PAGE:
Iron is found in the hemoglobin of the RBCs. When iron-containing foods are ingested, the iron is absorbed by the small intestine and transported to the plasma (Pagana & Pagana, 2003). Iron is necessary for controlling protein synthesis in the mitochondria and generating energy in the cells (Freedman & Sutin, 2002). Serum iron levels show progressive decreases in both genders with advancing age, although the ability to absorb iron appears to remain intact (Hall & Wiley, 1999). Iron deficiency anemia is the most common form of anemia seen in older adults. However, in spite of the decreases in serum iron levels seen with aging, anemia in older adults is not a normal consequence of aging. The gerontologic nurse should assess older adults for a lack of iron-containing foods in their diets, occult or chronic blood loss, and poor absorption of iron (Ahluwalia et al, 2004).

Uric Acid

Uric acid is a product of metabolism, specifically purine catabolism. Uric acid is excreted by the kidneys. Age-related changes in uric acid levels are significantly different between the genders. Because estrogen is thought to promote the excretion of uric acid, elevated levels are rarely seen in women before the onset of menopause (McCance & Huether, 2008).

Problems with uric acid may be a result of faulty excretion (e.g., kidney failure), overproduction of uric acid, or the presence of other substances that compete for excretion sites (e.g., ketoacids) (Pagana & Pagana, 2004). Elevated uric acid levels are seen in clients with gout. Gout is a common condition in older adults involving a disturbance in the body’s control of uric acid production or excretion. Excess uric acid accumulates in the body’s fluids, especially the blood and synovial fluids, forming crystals at high concentrations. These crystals deposit in the connective tissue of the body causing painful, inflamed joints. Thiazide diuretics, caffeine, low-dose aspirin, and antiparkinsonian drugs are also a common cause of increased uric acid levels in older adults (Pagana & Pagana, 2004).

Prothrombin Time

Prothrombin is a plasma protein that is converted to thrombin in the first step of the clotting cascade. Clotting is necessary to prevent the loss of vital body fluids that occurs when blood vessels rupture (Thibodeau & Patton, 2003). In addition to measuring prothrombin time (PT), health care professionals also measure the effectiveness of the activity of fibrinogen and coagulation factors V, VII, and X. The results of the PT laboratory test also reveal how effectively the vitamin K–dependent coagulation factors of the extrinsic and common pathways of the coagulation cascade are performing (McCance & Huether, 2008). An increased PT is seen in liver disease, vitamin K deficiency, bile duct obstruction, and salicylate intoxication. Some medications can also cause an increase in a patient’s PT. They are allopurinol, cephalothins, cholestyramine, clofibrate, and sulfonamides (Pagana & Pagana, 2003). Pagana and Pagana (2003) also report that digitalis and diphenhydramine can cause a decreased PT level.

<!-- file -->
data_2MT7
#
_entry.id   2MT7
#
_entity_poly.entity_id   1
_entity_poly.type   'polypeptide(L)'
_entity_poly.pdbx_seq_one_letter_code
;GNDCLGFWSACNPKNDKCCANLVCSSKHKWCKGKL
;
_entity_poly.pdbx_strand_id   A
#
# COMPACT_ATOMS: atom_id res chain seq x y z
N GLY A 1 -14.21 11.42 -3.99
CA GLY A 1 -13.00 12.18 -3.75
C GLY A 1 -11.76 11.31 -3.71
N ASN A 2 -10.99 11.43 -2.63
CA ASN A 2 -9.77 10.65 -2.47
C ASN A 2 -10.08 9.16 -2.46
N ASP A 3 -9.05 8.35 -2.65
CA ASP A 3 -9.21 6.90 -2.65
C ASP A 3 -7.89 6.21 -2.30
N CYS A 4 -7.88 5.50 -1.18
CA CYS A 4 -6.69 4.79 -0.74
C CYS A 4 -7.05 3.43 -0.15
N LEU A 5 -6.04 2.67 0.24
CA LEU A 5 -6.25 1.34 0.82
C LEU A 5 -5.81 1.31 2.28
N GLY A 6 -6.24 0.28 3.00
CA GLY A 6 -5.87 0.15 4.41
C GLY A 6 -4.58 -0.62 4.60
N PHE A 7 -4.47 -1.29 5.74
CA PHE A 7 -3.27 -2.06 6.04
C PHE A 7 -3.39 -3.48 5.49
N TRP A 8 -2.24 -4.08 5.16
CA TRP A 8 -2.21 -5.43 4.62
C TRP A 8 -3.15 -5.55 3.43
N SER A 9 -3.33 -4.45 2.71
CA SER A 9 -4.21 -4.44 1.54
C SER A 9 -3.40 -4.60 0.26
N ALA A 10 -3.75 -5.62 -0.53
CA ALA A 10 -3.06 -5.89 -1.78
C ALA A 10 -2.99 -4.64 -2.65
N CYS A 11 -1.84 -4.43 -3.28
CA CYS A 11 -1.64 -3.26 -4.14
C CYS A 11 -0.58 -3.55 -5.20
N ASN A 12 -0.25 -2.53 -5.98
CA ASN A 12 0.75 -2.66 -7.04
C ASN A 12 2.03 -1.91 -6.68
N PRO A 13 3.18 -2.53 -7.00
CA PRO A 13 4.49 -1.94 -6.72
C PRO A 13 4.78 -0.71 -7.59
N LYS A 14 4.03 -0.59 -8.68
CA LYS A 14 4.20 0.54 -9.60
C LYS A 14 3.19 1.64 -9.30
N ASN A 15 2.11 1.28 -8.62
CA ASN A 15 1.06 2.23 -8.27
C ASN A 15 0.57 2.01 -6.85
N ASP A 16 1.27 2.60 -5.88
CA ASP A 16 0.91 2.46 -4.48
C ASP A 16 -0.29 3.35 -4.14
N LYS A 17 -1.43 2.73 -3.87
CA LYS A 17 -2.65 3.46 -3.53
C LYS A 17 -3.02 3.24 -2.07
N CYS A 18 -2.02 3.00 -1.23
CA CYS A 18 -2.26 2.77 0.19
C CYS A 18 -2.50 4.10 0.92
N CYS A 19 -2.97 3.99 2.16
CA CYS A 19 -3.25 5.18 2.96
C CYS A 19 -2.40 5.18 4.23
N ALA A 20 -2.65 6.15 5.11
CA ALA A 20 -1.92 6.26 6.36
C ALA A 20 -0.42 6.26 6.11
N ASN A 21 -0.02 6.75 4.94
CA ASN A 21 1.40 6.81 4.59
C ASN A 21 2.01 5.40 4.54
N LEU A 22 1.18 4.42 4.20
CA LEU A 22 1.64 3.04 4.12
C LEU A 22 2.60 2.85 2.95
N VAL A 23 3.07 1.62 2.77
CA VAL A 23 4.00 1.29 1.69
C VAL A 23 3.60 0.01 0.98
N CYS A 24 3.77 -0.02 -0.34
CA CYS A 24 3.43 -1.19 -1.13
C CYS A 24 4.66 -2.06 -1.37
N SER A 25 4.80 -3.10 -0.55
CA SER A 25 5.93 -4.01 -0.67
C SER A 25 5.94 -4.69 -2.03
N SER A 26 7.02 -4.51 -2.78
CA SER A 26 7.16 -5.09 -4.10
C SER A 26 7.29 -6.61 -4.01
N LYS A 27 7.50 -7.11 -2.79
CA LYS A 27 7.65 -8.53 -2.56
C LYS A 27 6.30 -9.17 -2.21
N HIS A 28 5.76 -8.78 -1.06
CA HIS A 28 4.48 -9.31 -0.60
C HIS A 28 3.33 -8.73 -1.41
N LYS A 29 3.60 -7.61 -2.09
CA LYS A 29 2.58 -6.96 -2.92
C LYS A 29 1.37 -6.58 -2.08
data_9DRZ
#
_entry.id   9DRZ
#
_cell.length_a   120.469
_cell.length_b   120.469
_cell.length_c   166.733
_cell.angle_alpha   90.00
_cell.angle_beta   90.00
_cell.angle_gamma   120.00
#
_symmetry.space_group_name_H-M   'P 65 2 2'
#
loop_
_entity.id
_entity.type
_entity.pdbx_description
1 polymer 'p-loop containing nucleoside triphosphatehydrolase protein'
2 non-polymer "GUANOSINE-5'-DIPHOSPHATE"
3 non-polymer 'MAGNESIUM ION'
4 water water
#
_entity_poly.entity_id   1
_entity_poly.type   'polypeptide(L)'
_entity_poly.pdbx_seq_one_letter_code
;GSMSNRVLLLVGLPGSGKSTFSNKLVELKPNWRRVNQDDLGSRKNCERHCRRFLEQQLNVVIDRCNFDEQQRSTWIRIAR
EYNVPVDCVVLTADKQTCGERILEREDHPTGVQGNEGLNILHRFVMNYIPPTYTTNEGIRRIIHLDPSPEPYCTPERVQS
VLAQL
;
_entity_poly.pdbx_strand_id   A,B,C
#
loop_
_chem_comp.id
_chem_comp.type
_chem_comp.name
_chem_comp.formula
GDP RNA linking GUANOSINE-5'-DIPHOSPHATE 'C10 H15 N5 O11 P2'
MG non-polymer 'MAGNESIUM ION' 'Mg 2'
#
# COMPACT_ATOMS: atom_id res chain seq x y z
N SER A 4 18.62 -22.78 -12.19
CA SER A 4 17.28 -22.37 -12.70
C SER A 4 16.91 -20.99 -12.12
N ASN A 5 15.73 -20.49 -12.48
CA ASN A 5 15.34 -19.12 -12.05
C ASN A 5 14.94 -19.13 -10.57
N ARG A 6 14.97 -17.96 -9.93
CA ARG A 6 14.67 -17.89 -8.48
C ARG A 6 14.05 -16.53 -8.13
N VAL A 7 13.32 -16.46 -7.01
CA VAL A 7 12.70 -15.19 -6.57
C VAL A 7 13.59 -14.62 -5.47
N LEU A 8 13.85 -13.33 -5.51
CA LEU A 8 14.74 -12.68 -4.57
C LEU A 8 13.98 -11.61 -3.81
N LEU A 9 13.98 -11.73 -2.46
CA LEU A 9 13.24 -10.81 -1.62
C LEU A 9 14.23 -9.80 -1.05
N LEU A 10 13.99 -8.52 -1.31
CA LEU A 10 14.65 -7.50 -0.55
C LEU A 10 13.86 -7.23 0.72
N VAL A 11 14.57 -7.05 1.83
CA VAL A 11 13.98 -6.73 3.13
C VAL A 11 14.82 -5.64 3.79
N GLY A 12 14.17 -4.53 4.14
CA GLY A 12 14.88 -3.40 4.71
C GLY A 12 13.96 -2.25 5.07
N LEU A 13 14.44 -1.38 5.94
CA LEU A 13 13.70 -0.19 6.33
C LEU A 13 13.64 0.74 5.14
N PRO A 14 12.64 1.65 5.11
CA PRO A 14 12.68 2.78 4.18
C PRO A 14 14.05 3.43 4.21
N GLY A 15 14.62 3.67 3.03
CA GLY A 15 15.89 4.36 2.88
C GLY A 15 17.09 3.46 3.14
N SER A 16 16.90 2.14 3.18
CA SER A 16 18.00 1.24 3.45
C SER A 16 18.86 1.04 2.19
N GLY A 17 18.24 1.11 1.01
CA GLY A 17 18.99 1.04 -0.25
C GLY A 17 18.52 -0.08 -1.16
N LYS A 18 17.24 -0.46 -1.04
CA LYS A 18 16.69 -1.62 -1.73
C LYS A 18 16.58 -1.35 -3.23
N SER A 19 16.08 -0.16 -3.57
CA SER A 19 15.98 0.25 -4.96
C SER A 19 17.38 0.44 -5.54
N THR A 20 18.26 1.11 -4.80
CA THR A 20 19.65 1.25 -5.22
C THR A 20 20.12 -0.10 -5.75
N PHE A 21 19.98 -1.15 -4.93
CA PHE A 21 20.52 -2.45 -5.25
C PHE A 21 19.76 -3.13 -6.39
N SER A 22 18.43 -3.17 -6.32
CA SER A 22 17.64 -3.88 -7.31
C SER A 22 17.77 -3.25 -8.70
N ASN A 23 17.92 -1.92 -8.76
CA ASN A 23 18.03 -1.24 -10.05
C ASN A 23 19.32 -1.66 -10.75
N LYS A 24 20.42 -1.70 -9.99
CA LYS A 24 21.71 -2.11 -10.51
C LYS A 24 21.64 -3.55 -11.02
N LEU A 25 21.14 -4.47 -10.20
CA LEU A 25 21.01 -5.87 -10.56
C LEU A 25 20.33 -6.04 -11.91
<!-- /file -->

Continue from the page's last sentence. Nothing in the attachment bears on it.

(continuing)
Older adults are often prescribed the drug warfarin (Coumadin) after open-heart surgery and in cases of chronic atrial fibrillation. Warfarin interferes with the production of vitamin K–dependent coagulation factors, thereby decreasing the chance of thrombus formation. Warfarin can interact with many medications, especially those often taken by older adults, such as aspirin, quinidine, sulfa, indomethacin, and nonsteroidal antiinflammatory drugs (NSAIDs) (Pagana & Pagana, 2003). Gerontologic nurses should help clients understand the importance of keeping their appointments for PT checks and consulting their health providers before taking any medications not prescribed. The adequacy of warfarin therapy can be assessed by following a client’s PT level. The PT value is traditionally reported in seconds and includes a value called the international normalized ratio (INR). INR is a mathematic “correction” of the results of the one-stage PT and was created to standardize results caused by the variation in reagents. The INR should be between 2.0 and 3.0 for most thrombosis and embolus conditions and between 3.0 and 4.5 for clients with a history of recurrent thromboembolism or mechanical heart valves (O’Neill, 2002) (see Nutritional Considerations Box and Chapter 10 for in-depth information on nutrition).

Erythrocyte Sedimentation Rate

The erythrocyte sedimentation rate (ESR) test measures the time that RBCs take to settle in normal saline over 1 hour. The measured values are reported in millimeters. The test does not relate to one specific condition or disorder but does indicate the presence of inflammation, so it is useful in monitoring the course of inflammatory activity in commonly occurring rheumatic diseases such as polymyalgia rheumatica, temporal arteritis, and rheumatoid arthritis. In addition, when the test is performed with a white cell count, an elevation can indicate infection. Kane, Ouslander, and Abrass (1999) state that mild elevations of 10 to 20 mm/hr in the ESR may be age related. Other scientists report that elevations as high as 30 to 35 mm/hr above normal adult values may be seen, even though no evidence of inflammatory disorders is present. This makes interpretation of the results of this test in older adults difficult